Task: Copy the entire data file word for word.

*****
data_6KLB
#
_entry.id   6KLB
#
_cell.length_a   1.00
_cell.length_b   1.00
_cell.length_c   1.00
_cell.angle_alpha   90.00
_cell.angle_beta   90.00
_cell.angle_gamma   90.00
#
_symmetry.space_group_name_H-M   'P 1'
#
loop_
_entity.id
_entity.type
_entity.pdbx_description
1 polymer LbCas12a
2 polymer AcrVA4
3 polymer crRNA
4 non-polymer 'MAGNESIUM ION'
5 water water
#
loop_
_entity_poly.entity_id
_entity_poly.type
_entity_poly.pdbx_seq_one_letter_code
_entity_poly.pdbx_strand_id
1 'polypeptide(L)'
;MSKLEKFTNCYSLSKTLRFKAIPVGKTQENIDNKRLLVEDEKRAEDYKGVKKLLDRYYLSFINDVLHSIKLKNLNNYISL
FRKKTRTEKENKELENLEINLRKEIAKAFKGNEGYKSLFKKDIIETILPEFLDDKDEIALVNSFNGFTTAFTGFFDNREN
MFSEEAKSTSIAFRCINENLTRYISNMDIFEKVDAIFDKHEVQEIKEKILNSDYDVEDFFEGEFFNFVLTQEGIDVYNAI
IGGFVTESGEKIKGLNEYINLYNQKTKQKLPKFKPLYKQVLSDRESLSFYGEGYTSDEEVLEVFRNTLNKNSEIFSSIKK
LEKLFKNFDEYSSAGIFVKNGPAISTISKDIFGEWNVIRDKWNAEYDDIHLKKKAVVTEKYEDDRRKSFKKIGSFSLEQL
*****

data_6KLB
#
_entry.id   6KLB
#
_cell.length_a   1.00
_cell.length_b   1.00
_cell.length_c   1.00
_cell.angle_alpha   90.00
_cell.angle_beta   90.00
_cell.angle_gamma   90.00
#
_symmetry.space_group_name_H-M   'P 1'
#
loop_
_entity.id
_entity.type
_entity.pdbx_description
1 polymer LbCas12a
2 polymer AcrVA4
3 polymer crRNA
4 non-polymer 'MAGNESIUM ION'
5 water water
#
loop_
_entity_poly.entity_id
_entity_poly.type
_entity_poly.pdbx_seq_one_letter_code
_entity_poly.pdbx_strand_id
1 'polypeptide(L)'
;MSKLEKFTNCYSLSKTLRFKAIPVGKTQENIDNKRLLVEDEKRAEDYKGVKKLLDRYYLSFINDVLHSIKLKNLNNYISL
FRKKTRTEKENKELENLEINLRKEIAKAFKGNEGYKSLFKKDIIETILPEFLDDKDEIALVNSFNGFTTAFTGFFDNREN
MFSEEAKSTSIAFRCINENLTRYISNMDIFEKVDAIFDKHEVQEIKEKILNSDYDVEDFFEGEFFNFVLTQEGIDVYNAI
IGGFVTESGEKIKGLNEYINLYNQKTKQKLPKFKPLYKQVLSDRESLSFYGEGYTSDEEVLEVFRNTLNKNSEIFSSIKK
LEKLFKNFDEYSSAGIFVKNGPAISTISKDIFGEWNVIRDKWNAEYDDIHLKKKAVVTEKYEDDRRKSFKKIGSFSLEQL